2. I was thinking the same thing as I read Yglesias's piece. You could do minimal editing to make that exact same article about the Clinton (or really any other) administration. He tried to create new definitions for Trump's brand of cronyism, but I'm not really buying it. I really hope Trump isn't serious about any of his free speech/media rhetoric, but Yglesias said nothing when the industry was coal or finance, now that it's media we're all supposed to lose our minds.

  3. Can we get rid of property zoning?

    Why is everybody against regulations but for property zoning?

    1. Who's this "everybody?" Read this blog, cato, heck even the Obama CEA has written against property zoning, or at least its extremes.

    2. There are a bunch of reasons:

      #1 - Zoning has been around for a very long time and, while often (usually?) a fallacy, most people equate "old" with "good."

      #2 - The benefits of zoning are very easy to explain, while the costs are not; in other words, anti-zoning proponents have yet to find a way to pass the dreaded bumper sticker test.

      #3 - The tool that should be used more heavily in place of zoning (i.e., code enforcement) is difficult to apply in practice, creating a "we have to use the chainsaws because we've run out of scalpels!" scenario.

      #4 - Zoning provides some degree of "insurance" against decreased home value; since we've made the odd decision as a country to (a) make most peoples' largest investment their home, while at the same time (b) imposing huge transfer costs upon swapping one home for another, it should not be a surprise that the demand for the insurance of zoning remains high despite the cost.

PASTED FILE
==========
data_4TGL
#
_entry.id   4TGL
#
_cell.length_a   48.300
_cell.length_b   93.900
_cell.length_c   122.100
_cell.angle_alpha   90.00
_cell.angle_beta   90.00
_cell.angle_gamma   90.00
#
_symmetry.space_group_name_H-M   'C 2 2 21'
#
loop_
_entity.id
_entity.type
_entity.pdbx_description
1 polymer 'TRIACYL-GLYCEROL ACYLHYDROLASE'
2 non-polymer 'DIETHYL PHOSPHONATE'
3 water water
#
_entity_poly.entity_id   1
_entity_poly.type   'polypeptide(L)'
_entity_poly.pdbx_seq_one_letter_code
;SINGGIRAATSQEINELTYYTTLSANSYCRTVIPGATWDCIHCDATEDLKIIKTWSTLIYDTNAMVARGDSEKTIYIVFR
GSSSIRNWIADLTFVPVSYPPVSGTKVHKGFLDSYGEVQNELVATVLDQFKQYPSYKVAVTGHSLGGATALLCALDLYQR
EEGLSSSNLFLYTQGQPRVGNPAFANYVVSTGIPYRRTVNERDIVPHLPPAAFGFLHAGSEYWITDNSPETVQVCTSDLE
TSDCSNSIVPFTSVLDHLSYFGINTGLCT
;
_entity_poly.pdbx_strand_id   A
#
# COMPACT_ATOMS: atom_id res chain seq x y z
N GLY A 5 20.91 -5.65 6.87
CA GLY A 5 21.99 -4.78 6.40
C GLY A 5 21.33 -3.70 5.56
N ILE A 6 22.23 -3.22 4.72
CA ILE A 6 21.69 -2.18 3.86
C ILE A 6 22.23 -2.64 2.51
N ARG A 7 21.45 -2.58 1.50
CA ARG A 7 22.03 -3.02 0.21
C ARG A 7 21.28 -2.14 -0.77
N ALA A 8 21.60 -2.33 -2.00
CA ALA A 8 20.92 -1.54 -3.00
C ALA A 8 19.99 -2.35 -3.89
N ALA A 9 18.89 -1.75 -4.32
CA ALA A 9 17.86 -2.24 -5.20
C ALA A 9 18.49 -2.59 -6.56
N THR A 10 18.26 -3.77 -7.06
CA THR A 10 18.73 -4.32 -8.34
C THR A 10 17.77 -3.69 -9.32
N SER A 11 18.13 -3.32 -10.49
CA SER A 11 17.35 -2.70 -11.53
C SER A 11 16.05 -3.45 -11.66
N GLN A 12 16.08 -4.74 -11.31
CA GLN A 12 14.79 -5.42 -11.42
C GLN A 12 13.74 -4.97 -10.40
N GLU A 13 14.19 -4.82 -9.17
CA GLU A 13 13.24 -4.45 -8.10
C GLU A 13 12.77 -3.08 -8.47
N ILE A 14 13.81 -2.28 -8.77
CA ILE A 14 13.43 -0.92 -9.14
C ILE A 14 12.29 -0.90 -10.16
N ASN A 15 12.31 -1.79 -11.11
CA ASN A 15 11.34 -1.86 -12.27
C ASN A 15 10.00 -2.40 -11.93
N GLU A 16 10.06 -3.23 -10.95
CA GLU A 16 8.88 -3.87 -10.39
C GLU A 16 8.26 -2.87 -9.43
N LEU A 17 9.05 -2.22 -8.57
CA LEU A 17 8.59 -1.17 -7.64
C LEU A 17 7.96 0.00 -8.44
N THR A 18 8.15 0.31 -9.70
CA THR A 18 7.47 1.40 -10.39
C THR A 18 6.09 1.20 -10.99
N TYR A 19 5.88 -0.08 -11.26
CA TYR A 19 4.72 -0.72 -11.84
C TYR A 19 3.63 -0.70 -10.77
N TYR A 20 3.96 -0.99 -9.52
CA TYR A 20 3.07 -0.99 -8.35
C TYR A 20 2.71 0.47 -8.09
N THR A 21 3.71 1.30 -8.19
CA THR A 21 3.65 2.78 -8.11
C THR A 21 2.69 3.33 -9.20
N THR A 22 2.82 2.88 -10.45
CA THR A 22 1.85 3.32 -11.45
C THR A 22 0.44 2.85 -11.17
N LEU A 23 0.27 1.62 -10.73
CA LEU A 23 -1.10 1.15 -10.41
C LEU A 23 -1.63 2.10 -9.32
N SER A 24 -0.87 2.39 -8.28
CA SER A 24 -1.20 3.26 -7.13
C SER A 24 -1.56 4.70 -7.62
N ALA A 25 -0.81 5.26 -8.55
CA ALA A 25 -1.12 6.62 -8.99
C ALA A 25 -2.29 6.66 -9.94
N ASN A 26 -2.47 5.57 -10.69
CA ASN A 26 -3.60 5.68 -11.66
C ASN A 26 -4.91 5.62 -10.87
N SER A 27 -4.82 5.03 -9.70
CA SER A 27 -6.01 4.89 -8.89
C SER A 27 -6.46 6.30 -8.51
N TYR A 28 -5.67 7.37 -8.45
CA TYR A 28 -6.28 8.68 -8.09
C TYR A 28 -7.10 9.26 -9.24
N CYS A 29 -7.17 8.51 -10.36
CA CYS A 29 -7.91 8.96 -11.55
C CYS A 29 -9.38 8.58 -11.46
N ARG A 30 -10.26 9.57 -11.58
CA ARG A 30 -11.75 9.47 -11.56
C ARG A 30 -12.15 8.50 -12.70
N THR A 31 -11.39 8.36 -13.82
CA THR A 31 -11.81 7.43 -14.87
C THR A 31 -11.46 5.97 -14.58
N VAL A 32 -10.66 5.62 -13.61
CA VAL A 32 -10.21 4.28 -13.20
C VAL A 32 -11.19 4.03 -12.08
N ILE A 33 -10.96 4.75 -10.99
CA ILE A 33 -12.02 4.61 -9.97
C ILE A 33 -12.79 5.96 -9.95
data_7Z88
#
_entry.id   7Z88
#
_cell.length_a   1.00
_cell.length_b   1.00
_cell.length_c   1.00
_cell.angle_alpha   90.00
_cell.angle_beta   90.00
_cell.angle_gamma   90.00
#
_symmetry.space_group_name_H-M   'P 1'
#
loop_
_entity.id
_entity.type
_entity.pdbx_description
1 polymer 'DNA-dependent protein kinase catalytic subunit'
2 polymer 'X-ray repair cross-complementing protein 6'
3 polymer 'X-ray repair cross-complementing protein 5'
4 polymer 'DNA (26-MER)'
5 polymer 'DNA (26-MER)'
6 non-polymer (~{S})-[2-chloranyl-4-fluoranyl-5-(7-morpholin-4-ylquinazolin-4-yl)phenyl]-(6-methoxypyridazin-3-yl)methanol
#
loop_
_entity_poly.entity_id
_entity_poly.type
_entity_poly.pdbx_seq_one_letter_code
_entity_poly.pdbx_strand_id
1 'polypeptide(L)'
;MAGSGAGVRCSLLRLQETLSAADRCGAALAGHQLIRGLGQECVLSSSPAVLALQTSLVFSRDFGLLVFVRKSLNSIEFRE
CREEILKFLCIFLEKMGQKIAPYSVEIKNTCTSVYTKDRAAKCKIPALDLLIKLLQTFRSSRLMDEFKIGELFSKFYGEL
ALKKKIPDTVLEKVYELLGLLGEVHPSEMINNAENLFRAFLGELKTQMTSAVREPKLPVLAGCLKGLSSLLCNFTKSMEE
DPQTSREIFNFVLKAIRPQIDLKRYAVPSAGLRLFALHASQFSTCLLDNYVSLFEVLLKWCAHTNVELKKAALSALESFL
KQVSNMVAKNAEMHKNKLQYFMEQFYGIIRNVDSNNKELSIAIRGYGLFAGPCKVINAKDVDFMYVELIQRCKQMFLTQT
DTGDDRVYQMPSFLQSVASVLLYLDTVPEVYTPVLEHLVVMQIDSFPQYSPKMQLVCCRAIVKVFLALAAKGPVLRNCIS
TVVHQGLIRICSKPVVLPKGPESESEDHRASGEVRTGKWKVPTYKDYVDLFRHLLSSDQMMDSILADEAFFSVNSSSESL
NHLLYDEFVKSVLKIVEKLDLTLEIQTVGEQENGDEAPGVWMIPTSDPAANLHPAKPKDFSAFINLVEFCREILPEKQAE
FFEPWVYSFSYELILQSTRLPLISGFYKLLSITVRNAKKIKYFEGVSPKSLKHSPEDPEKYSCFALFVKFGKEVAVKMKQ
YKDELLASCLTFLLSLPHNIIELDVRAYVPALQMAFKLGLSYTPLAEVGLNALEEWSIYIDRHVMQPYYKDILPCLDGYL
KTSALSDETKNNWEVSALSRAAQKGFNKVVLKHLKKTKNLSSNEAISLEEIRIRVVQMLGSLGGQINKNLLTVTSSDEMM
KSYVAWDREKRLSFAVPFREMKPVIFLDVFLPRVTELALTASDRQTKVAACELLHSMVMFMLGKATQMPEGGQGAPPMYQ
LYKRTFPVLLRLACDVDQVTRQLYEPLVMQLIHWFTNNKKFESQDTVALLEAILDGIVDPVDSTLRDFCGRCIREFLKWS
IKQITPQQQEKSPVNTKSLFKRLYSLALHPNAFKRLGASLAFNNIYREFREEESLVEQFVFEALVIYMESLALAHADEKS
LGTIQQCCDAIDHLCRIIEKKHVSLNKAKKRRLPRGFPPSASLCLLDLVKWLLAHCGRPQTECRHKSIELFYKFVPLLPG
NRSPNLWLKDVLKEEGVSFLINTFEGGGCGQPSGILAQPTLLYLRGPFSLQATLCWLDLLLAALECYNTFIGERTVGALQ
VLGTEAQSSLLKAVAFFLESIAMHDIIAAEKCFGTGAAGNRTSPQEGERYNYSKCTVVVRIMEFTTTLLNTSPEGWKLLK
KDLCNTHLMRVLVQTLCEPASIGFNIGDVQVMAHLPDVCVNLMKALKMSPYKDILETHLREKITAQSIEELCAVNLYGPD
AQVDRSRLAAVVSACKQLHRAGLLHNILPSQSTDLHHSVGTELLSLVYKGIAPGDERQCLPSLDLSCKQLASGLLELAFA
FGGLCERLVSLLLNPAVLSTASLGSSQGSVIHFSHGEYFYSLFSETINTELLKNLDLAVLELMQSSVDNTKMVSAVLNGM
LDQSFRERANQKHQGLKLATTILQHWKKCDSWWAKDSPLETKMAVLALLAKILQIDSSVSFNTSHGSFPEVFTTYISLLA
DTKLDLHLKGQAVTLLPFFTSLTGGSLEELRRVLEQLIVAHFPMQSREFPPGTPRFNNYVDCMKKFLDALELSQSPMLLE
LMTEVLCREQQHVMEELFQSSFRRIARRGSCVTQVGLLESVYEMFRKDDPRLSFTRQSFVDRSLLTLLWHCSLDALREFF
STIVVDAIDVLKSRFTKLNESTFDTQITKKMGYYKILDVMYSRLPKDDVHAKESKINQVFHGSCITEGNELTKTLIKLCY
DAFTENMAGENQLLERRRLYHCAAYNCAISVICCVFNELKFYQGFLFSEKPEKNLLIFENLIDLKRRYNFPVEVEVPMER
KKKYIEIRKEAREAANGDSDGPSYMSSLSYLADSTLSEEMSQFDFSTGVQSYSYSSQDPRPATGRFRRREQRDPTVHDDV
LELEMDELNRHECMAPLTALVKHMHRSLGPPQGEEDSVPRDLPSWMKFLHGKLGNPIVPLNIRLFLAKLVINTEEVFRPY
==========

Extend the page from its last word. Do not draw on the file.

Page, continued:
4. "Matt, where have you been these last 8 years?...(I might add that this is exactly how fascist and communist regimes work in reality. Ideology is easy to find.)", So here you mean the US government has acted like a fascist regime during the past 8 years?

  5. Allow me to suggest a radical way to dislodge those collusive arrangements between gov and rent seekers. Anarcho-capitalism. Quoting Murray Rothbard, "The difference between free-market capitalism and "state capitalism" is the difference between "peaceful, voluntary exchange" and a collusive partnership between business and government that uses coercion to subvert the free market." Delimiting the state could be achieved at the ballot booth or the threat of peaceful secession.

  6. Cochrane cites the 2013 Ally Bank settlement with the government as an example of regulatory overreach and caprice. To Cochrane the methodology used to detect Ally Bank's violation was undisclosed, hence nontransparent and unfair to the bank.

    As if Ally Bank could not be expected to fully understand the risks of its business model under the Equal Credit Opportunity Act--the binding law.

    Regulation beyond the rule of law? Really?

    In the settlement Ally was commended for working cooperatively with the government to reach an appropriate resolution, and to improve its monitoring and compliance systems, the DOJ reported.

    In other words Ally admitted that a change of their behavior was required, and was commended by the government for realizing this.

    Doesn't sound like a case of unfair, beyond-the-rule-of-law regulatory abuse to me.


    Happy for the workers but cutting individual deals with companies is TERRIFYING